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Bit — Mend’s Open Source Project of the Month for July 2018

Bit is an open source project that creates a faster workflow for sharing, discovering and collaborating on software components to build new applications. Bit was founded in 2015 by Ran Mizrahi and Yonatan Sason, later joined by Jonathan Saring and an amazing team of true open-sourcer developers. Their  offices are in Tel Aviv, Israel and New York City.

According to Bit co-founder Jonathan Saring, “The idea of Bit is to speed software development through collaboration and reuse of code components. Bit makes it easy to share components, using them in multiple projects, develop them anywhere and collaborate in the cloud. The coolest thing is that alongside Bit’s development, we also see the ecosystem developing in the same direction as software becomes more modular through UI components, Node.js modules, serverless functions, GraphQL APIs and many other components of the technology built around the world. That only makes it that much more important to organize and share them.”


How does Bit work?

Bit makes it possible to isolate components from existing projects without having to refactor the project, make code changes and split repositories. To isolate components, Bit will automatically create a unique environment for every component, which includes all the required dependencies, configurations and everything the components need in order to become executable from any other project. 

For example, components written in typescript can be used and developed in a project written in flow-typed. It also lets Bit test and build your components in isolation, so you can know the exact state of every component. 

Afterwards, components can be consumed from any other project using package managers and other methods. The components can also be imported into any other project using Bit itself, which enables the developer to develop the component from the end project directly, and sync changes across different projects.

For example, you can look at this React application found on GitHub. Using Bit, all of the UI components from the app were made available to individually discover use and to develop from any project. The repository itself wasn’t changed at all, and a team working with these components can now share code, collaborate to suggest and update changes and stay in sync while building new features and applications.

Like most open source project members, the Bit team are an avid group of open source developers. We asked Jonathon why they love being a part of the open source community. “I’d have to say, without a doubt, the people. We work with people who give up money, sleep or time with their families to build something they believe in for the greater good. These people come from everywhere in the world: the U.S., Asia, Europe and even Africa. The open source community is one of the most unique examples of how technology brings people together regardless of everything else in their life. We think it’s beautiful.”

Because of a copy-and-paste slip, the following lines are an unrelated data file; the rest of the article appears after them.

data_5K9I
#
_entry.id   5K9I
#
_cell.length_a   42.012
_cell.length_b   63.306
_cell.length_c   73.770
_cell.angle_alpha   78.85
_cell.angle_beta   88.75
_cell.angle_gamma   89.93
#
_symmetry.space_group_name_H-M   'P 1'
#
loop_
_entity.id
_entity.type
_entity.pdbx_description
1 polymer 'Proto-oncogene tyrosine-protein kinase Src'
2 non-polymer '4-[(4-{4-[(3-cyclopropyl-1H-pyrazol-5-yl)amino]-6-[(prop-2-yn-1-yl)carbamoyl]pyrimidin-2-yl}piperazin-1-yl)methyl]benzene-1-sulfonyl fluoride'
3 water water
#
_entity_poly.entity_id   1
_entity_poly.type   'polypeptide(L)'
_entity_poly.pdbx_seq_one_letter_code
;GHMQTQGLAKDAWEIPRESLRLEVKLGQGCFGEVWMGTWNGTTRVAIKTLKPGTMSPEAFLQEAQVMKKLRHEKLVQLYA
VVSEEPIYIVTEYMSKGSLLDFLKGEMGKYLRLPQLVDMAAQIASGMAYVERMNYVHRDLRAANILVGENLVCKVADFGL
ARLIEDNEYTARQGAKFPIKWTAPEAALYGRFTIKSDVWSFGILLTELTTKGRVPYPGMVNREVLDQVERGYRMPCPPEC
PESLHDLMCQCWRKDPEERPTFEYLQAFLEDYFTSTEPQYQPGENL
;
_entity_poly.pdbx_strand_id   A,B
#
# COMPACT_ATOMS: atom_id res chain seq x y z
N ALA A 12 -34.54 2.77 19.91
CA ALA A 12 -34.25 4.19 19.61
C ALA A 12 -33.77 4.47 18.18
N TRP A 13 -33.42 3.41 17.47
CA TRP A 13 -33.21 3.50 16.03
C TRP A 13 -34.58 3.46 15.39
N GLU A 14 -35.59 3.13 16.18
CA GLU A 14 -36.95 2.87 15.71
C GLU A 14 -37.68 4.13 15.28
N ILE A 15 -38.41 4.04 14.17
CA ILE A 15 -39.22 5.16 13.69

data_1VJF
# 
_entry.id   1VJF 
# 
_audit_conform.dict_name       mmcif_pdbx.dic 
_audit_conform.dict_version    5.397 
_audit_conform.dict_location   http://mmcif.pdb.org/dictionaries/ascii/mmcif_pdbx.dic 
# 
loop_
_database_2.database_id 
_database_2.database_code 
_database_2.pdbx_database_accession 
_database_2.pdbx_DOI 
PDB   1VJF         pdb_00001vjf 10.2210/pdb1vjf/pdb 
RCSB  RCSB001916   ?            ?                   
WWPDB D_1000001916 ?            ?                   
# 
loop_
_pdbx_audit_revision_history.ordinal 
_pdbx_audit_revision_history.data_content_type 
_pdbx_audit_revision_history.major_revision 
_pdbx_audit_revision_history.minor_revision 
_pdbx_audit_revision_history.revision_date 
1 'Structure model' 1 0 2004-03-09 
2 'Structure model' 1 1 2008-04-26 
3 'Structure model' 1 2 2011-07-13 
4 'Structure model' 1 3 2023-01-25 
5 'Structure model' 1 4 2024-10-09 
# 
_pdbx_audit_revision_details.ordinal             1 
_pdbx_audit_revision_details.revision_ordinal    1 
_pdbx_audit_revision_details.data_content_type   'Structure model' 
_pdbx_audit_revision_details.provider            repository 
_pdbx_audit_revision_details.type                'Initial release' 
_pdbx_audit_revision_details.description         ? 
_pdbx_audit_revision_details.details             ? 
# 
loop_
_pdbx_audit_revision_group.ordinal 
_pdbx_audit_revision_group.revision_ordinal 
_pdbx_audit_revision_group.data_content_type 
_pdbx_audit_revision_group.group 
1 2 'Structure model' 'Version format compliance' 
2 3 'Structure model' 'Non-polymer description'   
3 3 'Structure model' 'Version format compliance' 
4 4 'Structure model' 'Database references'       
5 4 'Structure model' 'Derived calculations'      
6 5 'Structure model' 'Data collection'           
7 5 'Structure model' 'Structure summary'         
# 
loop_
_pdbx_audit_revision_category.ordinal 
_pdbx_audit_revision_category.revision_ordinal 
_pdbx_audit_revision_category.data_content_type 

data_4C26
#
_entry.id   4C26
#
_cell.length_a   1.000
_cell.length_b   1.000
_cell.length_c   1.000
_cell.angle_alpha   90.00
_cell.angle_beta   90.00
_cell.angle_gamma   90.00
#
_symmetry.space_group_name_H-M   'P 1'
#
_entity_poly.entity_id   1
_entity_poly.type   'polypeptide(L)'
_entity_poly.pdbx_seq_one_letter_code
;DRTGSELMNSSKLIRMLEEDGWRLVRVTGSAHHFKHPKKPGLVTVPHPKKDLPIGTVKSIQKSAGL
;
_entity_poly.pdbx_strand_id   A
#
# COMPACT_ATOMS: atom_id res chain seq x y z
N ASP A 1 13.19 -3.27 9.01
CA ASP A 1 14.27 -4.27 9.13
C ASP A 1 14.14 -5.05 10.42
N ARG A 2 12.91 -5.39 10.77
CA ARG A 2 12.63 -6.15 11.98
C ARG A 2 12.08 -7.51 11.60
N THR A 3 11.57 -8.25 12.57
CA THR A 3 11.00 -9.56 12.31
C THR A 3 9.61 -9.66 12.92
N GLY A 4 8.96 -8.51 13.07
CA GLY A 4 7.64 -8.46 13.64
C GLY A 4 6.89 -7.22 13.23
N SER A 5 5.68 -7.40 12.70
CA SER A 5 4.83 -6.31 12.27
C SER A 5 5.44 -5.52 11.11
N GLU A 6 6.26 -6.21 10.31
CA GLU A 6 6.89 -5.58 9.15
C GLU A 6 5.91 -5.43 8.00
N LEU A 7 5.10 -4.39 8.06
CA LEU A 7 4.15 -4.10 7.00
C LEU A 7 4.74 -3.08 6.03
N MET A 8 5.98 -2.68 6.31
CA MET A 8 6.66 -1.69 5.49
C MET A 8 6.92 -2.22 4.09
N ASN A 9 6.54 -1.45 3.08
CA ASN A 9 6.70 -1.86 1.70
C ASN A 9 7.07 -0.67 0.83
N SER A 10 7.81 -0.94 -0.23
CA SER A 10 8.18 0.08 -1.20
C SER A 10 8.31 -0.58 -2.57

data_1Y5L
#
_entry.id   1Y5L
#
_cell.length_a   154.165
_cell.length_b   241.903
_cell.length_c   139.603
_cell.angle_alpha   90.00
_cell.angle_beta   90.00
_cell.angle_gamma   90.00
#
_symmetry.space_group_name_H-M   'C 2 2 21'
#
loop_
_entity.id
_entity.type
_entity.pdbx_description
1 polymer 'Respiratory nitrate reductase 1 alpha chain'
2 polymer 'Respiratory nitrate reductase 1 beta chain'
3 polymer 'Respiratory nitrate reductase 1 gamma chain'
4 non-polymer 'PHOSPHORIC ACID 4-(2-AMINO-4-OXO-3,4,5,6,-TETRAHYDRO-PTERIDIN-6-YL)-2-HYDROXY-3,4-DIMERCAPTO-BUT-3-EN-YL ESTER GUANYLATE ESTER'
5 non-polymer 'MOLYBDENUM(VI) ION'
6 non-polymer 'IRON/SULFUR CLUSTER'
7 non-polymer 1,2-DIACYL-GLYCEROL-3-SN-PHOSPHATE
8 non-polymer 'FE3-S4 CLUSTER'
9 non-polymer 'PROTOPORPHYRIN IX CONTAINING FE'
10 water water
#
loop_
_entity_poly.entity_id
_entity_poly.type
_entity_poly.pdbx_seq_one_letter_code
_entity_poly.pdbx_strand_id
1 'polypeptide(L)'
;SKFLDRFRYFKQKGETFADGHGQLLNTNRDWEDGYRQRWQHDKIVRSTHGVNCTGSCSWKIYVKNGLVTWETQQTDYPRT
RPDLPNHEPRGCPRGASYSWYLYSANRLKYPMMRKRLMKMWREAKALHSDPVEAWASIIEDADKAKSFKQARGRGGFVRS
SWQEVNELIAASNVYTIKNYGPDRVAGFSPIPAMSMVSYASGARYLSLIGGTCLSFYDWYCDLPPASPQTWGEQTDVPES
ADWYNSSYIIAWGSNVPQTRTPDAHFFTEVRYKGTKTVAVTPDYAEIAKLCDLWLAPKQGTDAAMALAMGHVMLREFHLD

While working on open source projects provides a lot of freedom to innovate, developing open source projects also present some challenges. “From day one, there was no doubt in our minds that Bit should be open source and built together with the community”, says Jonathan. The challenges of creating an open source project are also there, “First, when we release code to GitHub it has to hold to very high standards in terms of quality, test coverage, security, documentation, etc. It also must be very compatible with the complex OSS ecosystem, where Bit lives. Finally, when we release such a major part of our technology to the open source community, it influences who we are and everything we do, from team culture to the skillsets we seek in the developers who join the team. We provide everything we build 100% free for open source code and open source communities, and always will”.

Without a doubt many open source projects reach out to the open source community to help get their project off the ground. How did the Bit team work with the open source community?

“Since day one we worked closely with the open source community. We got hundreds of feedbacks, requests, issues and code contributions from the community. We work together with key communities to understand their needs and solve real problems for them, which means that everything we build is built for the community just as much as it’s built for teams and organizations. We also take responsibility and issue pull requests to other open source projects to help them advance alongside Bit. Soon, Bit will also become an integral part of some of the more popular projects in the JS open-source ecosystem. Regardless, we also support communities which we believe are helping leap the world forward, including Babel, Vue.js and other great projects.”

True to open source community values, Bit believes in giving back to the community. One of their favorite open source projects is Git. ”Linus Torvalds did an amazing job, changing the way we build software itself. Bit aims to follow in these footsteps.”

When asked which was the first coding language that the Bit team members learnt, the majority of the Bit team responded with C++ and Java, while one single developer surprised us with good old Pascal P.

To learn more about the great work by Bit visit their GitHub page.

Meet The Author

Adam Murray

Adam Murray is a content writer at Mend. He began his career in corporate communications and PR, in London and New York, before moving to Tel Aviv. He’s spent the last ten years working with tech companies like Amdocs, Gilat Satellite Systems, Allot Communications, and Sisense. He holds a Ph.D. in English Literature. When he’s not spending time with his wife and son, he’s preoccupied with his beloved football team, Tottenham Hotspur.

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